Could Hong Kong's Leader Use the Law to Stop Protests?

October 27, 2019 Topic: Politics Region: Asia Blog Brand: The Buzz Tags: Hong KongBasic LawEmergency PowersCarrie LamHong Kong ProtestsChina

Could Hong Kong's Leader Use the Law to Stop Protests?

Here's what Carrie Lam could do.

Key point: There are a lot of questions and limits over emergency powers, but that doesn’t mean Beijing won’t pressure Lam to use them.

On 4 October 2019, the head of Hong Kong’s government, Chief Executive Carrie Lam, announced she had invoked the Emergency Regulations Ordinance (ERO) to gazette the Prohibition on Face Covering Regulation (masks regulation). The regulation prohibits facial coverings ‘likely to prevent identification’ during unlawful assemblies, ‘riots’ and lawful public meetings and processions. Offenders are liable to one year’s imprisonment and fines of HK$25,000 (US$3200).

The deployment of emergency powers followed 17 weeks of mass demonstrations and unrest. The movement was sparked by the government’s attempt to introduce a law permitting extradition to mainland China. Popular demands have multiplied as the government has opted for forceful suppression over political compromise. Clashes between riot-equipped police and resourceful protesters have become a recurrent reality, the latter geared to withstand tear gas, rubber bullets, bean bag rounds, pepper spray, water cannons and batons.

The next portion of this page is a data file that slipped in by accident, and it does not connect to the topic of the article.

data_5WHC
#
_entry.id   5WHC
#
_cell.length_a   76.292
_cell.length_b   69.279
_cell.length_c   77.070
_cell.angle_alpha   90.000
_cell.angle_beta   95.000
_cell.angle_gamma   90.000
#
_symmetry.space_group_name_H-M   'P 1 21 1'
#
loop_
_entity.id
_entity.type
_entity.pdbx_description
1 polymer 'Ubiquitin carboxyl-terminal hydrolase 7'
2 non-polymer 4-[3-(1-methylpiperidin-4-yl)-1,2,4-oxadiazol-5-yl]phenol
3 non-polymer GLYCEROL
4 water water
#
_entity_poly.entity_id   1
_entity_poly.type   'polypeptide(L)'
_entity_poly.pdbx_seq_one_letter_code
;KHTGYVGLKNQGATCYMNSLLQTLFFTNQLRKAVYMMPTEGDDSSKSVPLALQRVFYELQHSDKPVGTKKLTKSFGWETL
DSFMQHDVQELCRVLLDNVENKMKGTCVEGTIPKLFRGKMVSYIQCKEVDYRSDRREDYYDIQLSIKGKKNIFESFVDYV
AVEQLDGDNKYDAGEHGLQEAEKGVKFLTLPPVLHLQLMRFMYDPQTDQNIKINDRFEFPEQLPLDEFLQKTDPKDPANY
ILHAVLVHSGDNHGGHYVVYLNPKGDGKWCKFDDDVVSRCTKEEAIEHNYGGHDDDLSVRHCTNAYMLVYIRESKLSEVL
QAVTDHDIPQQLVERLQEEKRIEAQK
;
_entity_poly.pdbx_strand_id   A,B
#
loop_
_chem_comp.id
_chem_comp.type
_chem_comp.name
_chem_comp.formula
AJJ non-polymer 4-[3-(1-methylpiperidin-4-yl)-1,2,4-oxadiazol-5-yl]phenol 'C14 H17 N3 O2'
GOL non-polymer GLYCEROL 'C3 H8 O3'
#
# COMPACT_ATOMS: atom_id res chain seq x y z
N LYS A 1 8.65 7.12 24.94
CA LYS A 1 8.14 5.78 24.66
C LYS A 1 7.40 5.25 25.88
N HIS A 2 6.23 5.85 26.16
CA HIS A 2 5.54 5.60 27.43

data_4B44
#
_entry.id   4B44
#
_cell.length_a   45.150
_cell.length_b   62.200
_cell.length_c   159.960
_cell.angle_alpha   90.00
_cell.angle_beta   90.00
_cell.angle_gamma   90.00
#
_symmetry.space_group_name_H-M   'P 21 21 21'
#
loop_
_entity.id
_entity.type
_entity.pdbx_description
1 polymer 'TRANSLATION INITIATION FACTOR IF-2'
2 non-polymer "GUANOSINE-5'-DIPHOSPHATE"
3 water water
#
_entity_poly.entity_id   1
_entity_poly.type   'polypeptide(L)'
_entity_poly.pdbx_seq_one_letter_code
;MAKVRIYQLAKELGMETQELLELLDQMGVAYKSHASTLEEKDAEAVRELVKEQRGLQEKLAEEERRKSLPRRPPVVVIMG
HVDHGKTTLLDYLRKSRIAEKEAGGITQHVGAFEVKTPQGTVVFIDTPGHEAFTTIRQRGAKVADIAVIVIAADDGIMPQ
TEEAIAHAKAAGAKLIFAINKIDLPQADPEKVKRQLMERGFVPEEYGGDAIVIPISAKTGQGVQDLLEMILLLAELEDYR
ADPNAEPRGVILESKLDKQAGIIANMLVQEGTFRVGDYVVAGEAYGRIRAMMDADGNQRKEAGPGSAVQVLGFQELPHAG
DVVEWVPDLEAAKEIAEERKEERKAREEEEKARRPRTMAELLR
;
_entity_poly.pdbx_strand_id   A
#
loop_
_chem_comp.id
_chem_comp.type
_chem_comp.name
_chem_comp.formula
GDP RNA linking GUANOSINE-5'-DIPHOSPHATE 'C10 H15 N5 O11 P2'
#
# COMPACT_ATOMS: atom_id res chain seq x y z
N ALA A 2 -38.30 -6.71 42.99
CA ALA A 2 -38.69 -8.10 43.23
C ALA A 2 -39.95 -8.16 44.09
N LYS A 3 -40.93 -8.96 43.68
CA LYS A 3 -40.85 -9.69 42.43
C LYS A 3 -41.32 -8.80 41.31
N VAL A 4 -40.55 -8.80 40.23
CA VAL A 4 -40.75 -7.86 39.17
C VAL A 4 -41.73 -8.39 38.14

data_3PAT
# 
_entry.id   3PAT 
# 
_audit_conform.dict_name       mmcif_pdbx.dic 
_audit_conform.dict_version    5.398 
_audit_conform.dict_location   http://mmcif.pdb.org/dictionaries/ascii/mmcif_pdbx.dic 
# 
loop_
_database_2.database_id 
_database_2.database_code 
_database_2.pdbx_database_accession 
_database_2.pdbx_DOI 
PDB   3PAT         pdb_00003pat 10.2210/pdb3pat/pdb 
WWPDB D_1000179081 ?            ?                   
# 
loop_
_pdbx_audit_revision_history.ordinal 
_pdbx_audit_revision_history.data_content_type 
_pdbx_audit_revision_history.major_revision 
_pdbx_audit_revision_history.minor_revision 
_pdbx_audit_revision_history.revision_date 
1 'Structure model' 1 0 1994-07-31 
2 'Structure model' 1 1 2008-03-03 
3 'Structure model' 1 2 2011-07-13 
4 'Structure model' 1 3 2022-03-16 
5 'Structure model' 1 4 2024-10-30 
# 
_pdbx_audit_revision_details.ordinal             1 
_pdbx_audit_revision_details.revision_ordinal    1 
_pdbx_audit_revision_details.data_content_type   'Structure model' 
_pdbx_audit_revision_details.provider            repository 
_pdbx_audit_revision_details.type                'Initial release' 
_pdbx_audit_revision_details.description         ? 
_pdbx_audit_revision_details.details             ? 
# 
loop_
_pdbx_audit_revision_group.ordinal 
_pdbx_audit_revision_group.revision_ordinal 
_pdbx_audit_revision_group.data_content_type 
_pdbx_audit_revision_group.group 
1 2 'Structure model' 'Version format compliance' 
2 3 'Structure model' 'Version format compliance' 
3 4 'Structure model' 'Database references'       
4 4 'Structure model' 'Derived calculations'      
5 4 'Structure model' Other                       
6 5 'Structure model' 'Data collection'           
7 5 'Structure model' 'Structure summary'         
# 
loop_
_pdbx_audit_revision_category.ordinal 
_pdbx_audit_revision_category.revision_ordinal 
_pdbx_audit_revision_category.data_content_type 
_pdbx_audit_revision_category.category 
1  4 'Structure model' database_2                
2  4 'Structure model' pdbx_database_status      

The ERO gives the Chief Executive in Council unlimited power to make and repeal regulations in the event of an ‘emergency or public danger’. The law is a colonial remnant, introduced in 1922 and invoked again in 1967, but not since. It is consistent with the ‘executive-led’ nature of Hong Kong’s political system since the 1997 handover to China.

Owing to Hong Kong’s democratic deficit, political battles are frequently fought in its independent common law courts. Protesters launched an urgent legal challenge to the masks regulation, but a judge decided after limited argument that there was insufficient cause to block the regulation, given the ‘dire situation’ of escalating violence. More substantive legal challenges loom. How might the arguments run?

First, protestors may claim that the ERO is outdated, superseded or inconsistent with other laws.